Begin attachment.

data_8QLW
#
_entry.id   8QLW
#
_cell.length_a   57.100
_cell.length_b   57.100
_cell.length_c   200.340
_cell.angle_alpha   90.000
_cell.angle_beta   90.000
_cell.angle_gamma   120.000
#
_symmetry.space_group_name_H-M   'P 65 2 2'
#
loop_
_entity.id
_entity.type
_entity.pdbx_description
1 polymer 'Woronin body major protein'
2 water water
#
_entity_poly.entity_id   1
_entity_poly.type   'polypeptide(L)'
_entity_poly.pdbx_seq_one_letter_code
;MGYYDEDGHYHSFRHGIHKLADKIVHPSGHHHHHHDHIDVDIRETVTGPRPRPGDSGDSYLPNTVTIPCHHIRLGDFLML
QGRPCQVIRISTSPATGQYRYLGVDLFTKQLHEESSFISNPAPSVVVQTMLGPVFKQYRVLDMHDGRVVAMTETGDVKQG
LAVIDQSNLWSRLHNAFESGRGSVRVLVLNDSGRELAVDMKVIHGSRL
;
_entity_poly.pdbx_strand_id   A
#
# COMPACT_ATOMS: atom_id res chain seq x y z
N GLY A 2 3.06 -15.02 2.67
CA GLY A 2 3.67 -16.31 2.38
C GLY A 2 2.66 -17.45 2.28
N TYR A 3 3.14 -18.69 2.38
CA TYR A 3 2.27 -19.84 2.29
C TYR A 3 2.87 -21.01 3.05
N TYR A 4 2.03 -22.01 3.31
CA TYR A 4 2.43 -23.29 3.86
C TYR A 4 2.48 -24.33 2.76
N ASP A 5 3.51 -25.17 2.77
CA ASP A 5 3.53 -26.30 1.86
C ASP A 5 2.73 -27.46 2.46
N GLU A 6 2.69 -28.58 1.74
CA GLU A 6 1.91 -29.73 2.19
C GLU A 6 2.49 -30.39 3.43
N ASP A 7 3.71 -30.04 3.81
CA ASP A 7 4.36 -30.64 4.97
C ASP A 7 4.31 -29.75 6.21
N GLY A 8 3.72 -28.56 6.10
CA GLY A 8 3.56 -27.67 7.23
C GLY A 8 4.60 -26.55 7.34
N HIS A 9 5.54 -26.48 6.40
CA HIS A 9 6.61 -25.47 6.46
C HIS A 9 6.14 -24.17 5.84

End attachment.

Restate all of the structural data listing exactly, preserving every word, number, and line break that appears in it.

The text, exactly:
data_8QLW
#
_entry.id   8QLW
#
_cell.length_a   57.100
_cell.length_b   57.100
_cell.length_c   200.340
_cell.angle_alpha   90.000
_cell.angle_beta   90.000
_cell.angle_gamma   120.000
#
_symmetry.space_group_name_H-M   'P 65 2 2'
#
loop_
_entity.id
_entity.type
_entity.pdbx_description
1 polymer 'Woronin body major protein'
2 water water
#
_entity_poly.entity_id   1
_entity_poly.type   'polypeptide(L)'
_entity_poly.pdbx_seq_one_letter_code
;MGYYDEDGHYHSFRHGIHKLADKIVHPSGHHHHHHDHIDVDIRETVTGPRPRPGDSGDSYLPNTVTIPCHHIRLGDFLML
QGRPCQVIRISTSPATGQYRYLGVDLFTKQLHEESSFISNPAPSVVVQTMLGPVFKQYRVLDMHDGRVVAMTETGDVKQG
LAVIDQSNLWSRLHNAFESGRGSVRVLVLNDSGRELAVDMKVIHGSRL
;
_entity_poly.pdbx_strand_id   A
#
# COMPACT_ATOMS: atom_id res chain seq x y z
N GLY A 2 3.06 -15.02 2.67
CA GLY A 2 3.67 -16.31 2.38
C GLY A 2 2.66 -17.45 2.28
N TYR A 3 3.14 -18.69 2.38
CA TYR A 3 2.27 -19.84 2.29
C TYR A 3 2.87 -21.01 3.05
N TYR A 4 2.03 -22.01 3.31
CA TYR A 4 2.43 -23.29 3.86
C TYR A 4 2.48 -24.33 2.76
N ASP A 5 3.51 -25.17 2.77
CA ASP A 5 3.53 -26.30 1.86
C ASP A 5 2.73 -27.46 2.46
N GLU A 6 2.69 -28.58 1.74
CA GLU A 6 1.91 -29.73 2.19
C GLU A 6 2.49 -30.39 3.43
N ASP A 7 3.71 -30.04 3.81
CA ASP A 7 4.36 -30.64 4.97
C ASP A 7 4.31 -29.75 6.21
N GLY A 8 3.72 -28.56 6.10
CA GLY A 8 3.56 -27.67 7.23
C GLY A 8 4.60 -26.55 7.34
N HIS A 9 5.54 -26.48 6.40
CA HIS A 9 6.61 -25.47 6.46
C HIS A 9 6.14 -24.17 5.84